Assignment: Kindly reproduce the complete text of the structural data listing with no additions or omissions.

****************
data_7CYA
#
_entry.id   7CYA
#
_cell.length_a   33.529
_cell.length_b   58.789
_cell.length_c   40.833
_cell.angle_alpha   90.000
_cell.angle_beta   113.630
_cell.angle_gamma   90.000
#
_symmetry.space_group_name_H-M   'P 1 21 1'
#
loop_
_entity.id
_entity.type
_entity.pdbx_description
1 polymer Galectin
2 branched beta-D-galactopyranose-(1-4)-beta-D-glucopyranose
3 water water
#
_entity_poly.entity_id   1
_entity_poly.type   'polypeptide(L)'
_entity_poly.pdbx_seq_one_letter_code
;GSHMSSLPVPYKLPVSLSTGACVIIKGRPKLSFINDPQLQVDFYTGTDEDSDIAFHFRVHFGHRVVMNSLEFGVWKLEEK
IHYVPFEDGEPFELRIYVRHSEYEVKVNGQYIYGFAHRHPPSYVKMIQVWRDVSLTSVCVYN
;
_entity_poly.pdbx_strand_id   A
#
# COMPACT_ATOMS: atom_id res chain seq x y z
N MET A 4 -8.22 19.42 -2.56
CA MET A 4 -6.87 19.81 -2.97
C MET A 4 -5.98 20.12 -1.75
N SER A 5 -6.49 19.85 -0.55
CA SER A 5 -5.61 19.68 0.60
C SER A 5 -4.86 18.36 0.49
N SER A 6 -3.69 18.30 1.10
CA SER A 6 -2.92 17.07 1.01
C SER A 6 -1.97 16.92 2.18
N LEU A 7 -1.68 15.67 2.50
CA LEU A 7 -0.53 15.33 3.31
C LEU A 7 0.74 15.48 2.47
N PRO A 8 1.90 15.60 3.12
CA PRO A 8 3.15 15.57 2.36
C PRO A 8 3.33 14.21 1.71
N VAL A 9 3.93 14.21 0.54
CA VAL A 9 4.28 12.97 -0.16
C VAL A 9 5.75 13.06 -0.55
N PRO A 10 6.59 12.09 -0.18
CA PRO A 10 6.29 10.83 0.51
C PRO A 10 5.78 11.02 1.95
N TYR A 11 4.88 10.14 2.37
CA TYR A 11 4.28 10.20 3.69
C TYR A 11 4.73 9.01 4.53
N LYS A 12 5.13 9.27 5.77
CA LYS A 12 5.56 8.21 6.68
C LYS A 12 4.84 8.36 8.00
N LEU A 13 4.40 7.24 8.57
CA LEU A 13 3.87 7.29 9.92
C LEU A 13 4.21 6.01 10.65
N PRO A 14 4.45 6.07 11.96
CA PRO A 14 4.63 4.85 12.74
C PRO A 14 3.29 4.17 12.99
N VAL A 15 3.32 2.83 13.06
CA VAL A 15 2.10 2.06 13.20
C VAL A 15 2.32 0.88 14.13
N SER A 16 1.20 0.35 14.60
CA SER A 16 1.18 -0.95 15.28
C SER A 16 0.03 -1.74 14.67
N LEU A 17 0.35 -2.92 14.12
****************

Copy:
data_7CYA
#
_entry.id   7CYA
#
_cell.length_a   33.529
_cell.length_b   58.789
_cell.length_c   40.833
_cell.angle_alpha   90.000
_cell.angle_beta   113.630
_cell.angle_gamma   90.000
#
_symmetry.space_group_name_H-M   'P 1 21 1'
#
loop_
_entity.id
_entity.type
_entity.pdbx_description
1 polymer Galectin
2 branched beta-D-galactopyranose-(1-4)-beta-D-glucopyranose
3 water water
#
_entity_poly.entity_id   1
_entity_poly.type   'polypeptide(L)'
_entity_poly.pdbx_seq_one_letter_code
;GSHMSSLPVPYKLPVSLSTGACVIIKGRPKLSFINDPQLQVDFYTGTDEDSDIAFHFRVHFGHRVVMNSLEFGVWKLEEK
IHYVPFEDGEPFELRIYVRHSEYEVKVNGQYIYGFAHRHPPSYVKMIQVWRDVSLTSVCVYN
;
_entity_poly.pdbx_strand_id   A
#
# COMPACT_ATOMS: atom_id res chain seq x y z
N MET A 4 -8.22 19.42 -2.56
CA MET A 4 -6.87 19.81 -2.97
C MET A 4 -5.98 20.12 -1.75
N SER A 5 -6.49 19.85 -0.55
CA SER A 5 -5.61 19.68 0.60
C SER A 5 -4.86 18.36 0.49
N SER A 6 -3.69 18.30 1.10
CA SER A 6 -2.92 17.07 1.01
C SER A 6 -1.97 16.92 2.18
N LEU A 7 -1.68 15.67 2.50
CA LEU A 7 -0.53 15.33 3.31
C LEU A 7 0.74 15.48 2.47
N PRO A 8 1.90 15.60 3.12
CA PRO A 8 3.15 15.57 2.36
C PRO A 8 3.33 14.21 1.71
N VAL A 9 3.93 14.21 0.54
CA VAL A 9 4.28 12.97 -0.16
C VAL A 9 5.75 13.06 -0.55
N PRO A 10 6.59 12.09 -0.18
CA PRO A 10 6.29 10.83 0.51
C PRO A 10 5.78 11.02 1.95
N TYR A 11 4.88 10.14 2.37
CA TYR A 11 4.28 10.20 3.69
C TYR A 11 4.73 9.01 4.53
N LYS A 12 5.13 9.27 5.77
CA LYS A 12 5.56 8.21 6.68
C LYS A 12 4.84 8.36 8.00
N LEU A 13 4.40 7.24 8.57
CA LEU A 13 3.87 7.29 9.92
C LEU A 13 4.21 6.01 10.65
N PRO A 14 4.45 6.07 11.96
CA PRO A 14 4.63 4.85 12.74
C PRO A 14 3.29 4.17 12.99
N VAL A 15 3.32 2.83 13.06
CA VAL A 15 2.10 2.06 13.20
C VAL A 15 2.32 0.88 14.13
N SER A 16 1.20 0.35 14.60
CA SER A 16 1.18 -0.95 15.28
C SER A 16 0.03 -1.74 14.67
N LEU A 17 0.35 -2.92 14.12